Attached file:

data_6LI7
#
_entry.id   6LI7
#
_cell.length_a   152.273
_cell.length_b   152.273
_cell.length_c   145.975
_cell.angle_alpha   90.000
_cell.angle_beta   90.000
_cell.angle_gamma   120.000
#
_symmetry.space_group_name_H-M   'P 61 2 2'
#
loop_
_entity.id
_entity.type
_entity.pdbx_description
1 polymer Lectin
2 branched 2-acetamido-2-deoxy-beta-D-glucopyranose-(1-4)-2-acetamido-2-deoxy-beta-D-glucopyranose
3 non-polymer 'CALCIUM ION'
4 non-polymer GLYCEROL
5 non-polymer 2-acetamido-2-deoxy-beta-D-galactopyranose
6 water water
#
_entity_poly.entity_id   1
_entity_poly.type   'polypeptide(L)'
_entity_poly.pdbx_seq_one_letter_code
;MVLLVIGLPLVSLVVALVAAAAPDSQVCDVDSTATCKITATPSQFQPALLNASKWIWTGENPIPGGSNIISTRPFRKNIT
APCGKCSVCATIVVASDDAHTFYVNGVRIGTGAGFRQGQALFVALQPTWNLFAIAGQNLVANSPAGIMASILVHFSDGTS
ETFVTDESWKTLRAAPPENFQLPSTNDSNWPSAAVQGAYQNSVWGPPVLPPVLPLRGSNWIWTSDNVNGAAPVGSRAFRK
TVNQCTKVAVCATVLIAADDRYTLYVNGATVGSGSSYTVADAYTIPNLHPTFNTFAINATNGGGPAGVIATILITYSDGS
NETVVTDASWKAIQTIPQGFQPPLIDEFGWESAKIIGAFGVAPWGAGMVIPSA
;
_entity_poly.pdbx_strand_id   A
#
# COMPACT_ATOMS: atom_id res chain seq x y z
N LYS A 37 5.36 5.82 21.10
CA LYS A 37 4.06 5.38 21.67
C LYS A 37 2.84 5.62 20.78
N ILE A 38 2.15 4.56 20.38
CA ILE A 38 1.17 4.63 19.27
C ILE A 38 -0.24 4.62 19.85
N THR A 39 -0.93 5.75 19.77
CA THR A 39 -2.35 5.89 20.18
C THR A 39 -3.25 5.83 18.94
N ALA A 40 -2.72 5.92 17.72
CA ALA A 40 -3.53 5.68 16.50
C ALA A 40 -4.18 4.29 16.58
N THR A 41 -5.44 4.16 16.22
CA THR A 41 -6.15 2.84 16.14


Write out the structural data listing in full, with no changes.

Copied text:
data_6LI7
#
_entry.id   6LI7
#
_cell.length_a   152.273
_cell.length_b   152.273
_cell.length_c   145.975
_cell.angle_alpha   90.000
_cell.angle_beta   90.000
_cell.angle_gamma   120.000
#
_symmetry.space_group_name_H-M   'P 61 2 2'
#
loop_
_entity.id
_entity.type
_entity.pdbx_description
1 polymer Lectin
2 branched 2-acetamido-2-deoxy-beta-D-glucopyranose-(1-4)-2-acetamido-2-deoxy-beta-D-glucopyranose
3 non-polymer 'CALCIUM ION'
4 non-polymer GLYCEROL
5 non-polymer 2-acetamido-2-deoxy-beta-D-galactopyranose
6 water water
#
_entity_poly.entity_id   1
_entity_poly.type   'polypeptide(L)'
_entity_poly.pdbx_seq_one_letter_code
;MVLLVIGLPLVSLVVALVAAAAPDSQVCDVDSTATCKITATPSQFQPALLNASKWIWTGENPIPGGSNIISTRPFRKNIT
APCGKCSVCATIVVASDDAHTFYVNGVRIGTGAGFRQGQALFVALQPTWNLFAIAGQNLVANSPAGIMASILVHFSDGTS
ETFVTDESWKTLRAAPPENFQLPSTNDSNWPSAAVQGAYQNSVWGPPVLPPVLPLRGSNWIWTSDNVNGAAPVGSRAFRK
TVNQCTKVAVCATVLIAADDRYTLYVNGATVGSGSSYTVADAYTIPNLHPTFNTFAINATNGGGPAGVIATILITYSDGS
NETVVTDASWKAIQTIPQGFQPPLIDEFGWESAKIIGAFGVAPWGAGMVIPSA
;
_entity_poly.pdbx_strand_id   A
#
# COMPACT_ATOMS: atom_id res chain seq x y z
N LYS A 37 5.36 5.82 21.10
CA LYS A 37 4.06 5.38 21.67
C LYS A 37 2.84 5.62 20.78
N ILE A 38 2.15 4.56 20.38
CA ILE A 38 1.17 4.63 19.27
C ILE A 38 -0.24 4.62 19.85
N THR A 39 -0.93 5.75 19.77
CA THR A 39 -2.35 5.89 20.18
C THR A 39 -3.25 5.83 18.94
N ALA A 40 -2.72 5.92 17.72
CA ALA A 40 -3.53 5.68 16.50
C ALA A 40 -4.18 4.29 16.58
N THR A 41 -5.44 4.16 16.22
CA THR A 41 -6.15 2.84 16.14